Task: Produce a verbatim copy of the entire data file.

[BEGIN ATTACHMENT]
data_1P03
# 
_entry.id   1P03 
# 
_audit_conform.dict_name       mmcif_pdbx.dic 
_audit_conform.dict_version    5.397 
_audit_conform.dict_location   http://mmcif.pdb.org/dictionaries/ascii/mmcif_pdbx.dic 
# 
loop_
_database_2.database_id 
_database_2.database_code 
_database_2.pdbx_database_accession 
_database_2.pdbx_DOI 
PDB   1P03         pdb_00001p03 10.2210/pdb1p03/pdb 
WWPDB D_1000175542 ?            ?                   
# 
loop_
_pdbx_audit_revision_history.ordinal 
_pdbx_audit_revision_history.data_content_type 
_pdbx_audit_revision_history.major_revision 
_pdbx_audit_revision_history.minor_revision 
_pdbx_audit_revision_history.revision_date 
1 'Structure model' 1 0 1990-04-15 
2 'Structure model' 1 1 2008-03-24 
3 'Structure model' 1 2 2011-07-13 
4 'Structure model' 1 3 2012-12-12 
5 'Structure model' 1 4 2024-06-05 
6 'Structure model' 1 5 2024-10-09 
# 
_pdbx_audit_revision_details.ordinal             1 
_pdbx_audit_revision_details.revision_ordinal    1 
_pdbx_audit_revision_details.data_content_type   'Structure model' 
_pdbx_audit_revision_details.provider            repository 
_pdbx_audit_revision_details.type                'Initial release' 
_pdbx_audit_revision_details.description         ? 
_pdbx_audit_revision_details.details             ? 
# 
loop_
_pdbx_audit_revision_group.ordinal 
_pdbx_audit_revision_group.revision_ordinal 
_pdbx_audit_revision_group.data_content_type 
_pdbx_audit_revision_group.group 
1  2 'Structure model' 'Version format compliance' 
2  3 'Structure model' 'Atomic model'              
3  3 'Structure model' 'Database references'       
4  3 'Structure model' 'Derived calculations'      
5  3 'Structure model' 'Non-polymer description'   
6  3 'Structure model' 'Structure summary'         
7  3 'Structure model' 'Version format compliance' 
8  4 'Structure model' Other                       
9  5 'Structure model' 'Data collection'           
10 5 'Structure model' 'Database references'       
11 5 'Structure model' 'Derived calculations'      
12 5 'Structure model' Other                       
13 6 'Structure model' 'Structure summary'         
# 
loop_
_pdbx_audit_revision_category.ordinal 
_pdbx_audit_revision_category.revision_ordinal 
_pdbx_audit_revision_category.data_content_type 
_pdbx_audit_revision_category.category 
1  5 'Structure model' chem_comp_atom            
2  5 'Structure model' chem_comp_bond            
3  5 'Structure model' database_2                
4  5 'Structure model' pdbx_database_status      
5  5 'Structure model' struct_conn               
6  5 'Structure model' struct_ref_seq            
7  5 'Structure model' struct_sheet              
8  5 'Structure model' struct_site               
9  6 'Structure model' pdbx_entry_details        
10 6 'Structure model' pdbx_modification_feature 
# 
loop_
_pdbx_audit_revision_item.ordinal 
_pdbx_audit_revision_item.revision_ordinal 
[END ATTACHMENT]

data_1P03
# 
_entry.id   1P03 
# 
_audit_conform.dict_name       mmcif_pdbx.dic 
_audit_conform.dict_version    5.397 
_audit_conform.dict_location   http://mmcif.pdb.org/dictionaries/ascii/mmcif_pdbx.dic 
# 
loop_
_database_2.database_id 
_database_2.database_code 
_database_2.pdbx_database_accession 
_database_2.pdbx_DOI 
PDB   1P03         pdb_00001p03 10.2210/pdb1p03/pdb 
WWPDB D_1000175542 ?            ?                   
# 
loop_
_pdbx_audit_revision_history.ordinal 
_pdbx_audit_revision_history.data_content_type 
_pdbx_audit_revision_history.major_revision 
_pdbx_audit_revision_history.minor_revision 
_pdbx_audit_revision_history.revision_date 
1 'Structure model' 1 0 1990-04-15 
2 'Structure model' 1 1 2008-03-24 
3 'Structure model' 1 2 2011-07-13 
4 'Structure model' 1 3 2012-12-12 
5 'Structure model' 1 4 2024-06-05 
6 'Structure model' 1 5 2024-10-09 
# 
_pdbx_audit_revision_details.ordinal             1 
_pdbx_audit_revision_details.revision_ordinal    1 
_pdbx_audit_revision_details.data_content_type   'Structure model' 
_pdbx_audit_revision_details.provider            repository 
_pdbx_audit_revision_details.type                'Initial release' 
_pdbx_audit_revision_details.description         ? 
_pdbx_audit_revision_details.details             ? 
# 
loop_
_pdbx_audit_revision_group.ordinal 
_pdbx_audit_revision_group.revision_ordinal 
_pdbx_audit_revision_group.data_content_type 
_pdbx_audit_revision_group.group 
1  2 'Structure model' 'Version format compliance' 
2  3 'Structure model' 'Atomic model'              
3  3 'Structure model' 'Database references'       
4  3 'Structure model' 'Derived calculations'      
5  3 'Structure model' 'Non-polymer description'   
6  3 'Structure model' 'Structure summary'         
7  3 'Structure model' 'Version format compliance' 
8  4 'Structure model' Other                       
9  5 'Structure model' 'Data collection'           
10 5 'Structure model' 'Database references'       
11 5 'Structure model' 'Derived calculations'      
12 5 'Structure model' Other                       
13 6 'Structure model' 'Structure summary'         
# 
loop_
_pdbx_audit_revision_category.ordinal 
_pdbx_audit_revision_category.revision_ordinal 
_pdbx_audit_revision_category.data_content_type 
_pdbx_audit_revision_category.category 
1  5 'Structure model' chem_comp_atom            
2  5 'Structure model' chem_comp_bond            
3  5 'Structure model' database_2                
4  5 'Structure model' pdbx_database_status      
5  5 'Structure model' struct_conn               
6  5 'Structure model' struct_ref_seq            
7  5 'Structure model' struct_sheet              
8  5 'Structure model' struct_site               
9  6 'Structure model' pdbx_entry_details        
10 6 'Structure model' pdbx_modification_feature 
# 
loop_
_pdbx_audit_revision_item.ordinal 
_pdbx_audit_revision_item.revision_ordinal 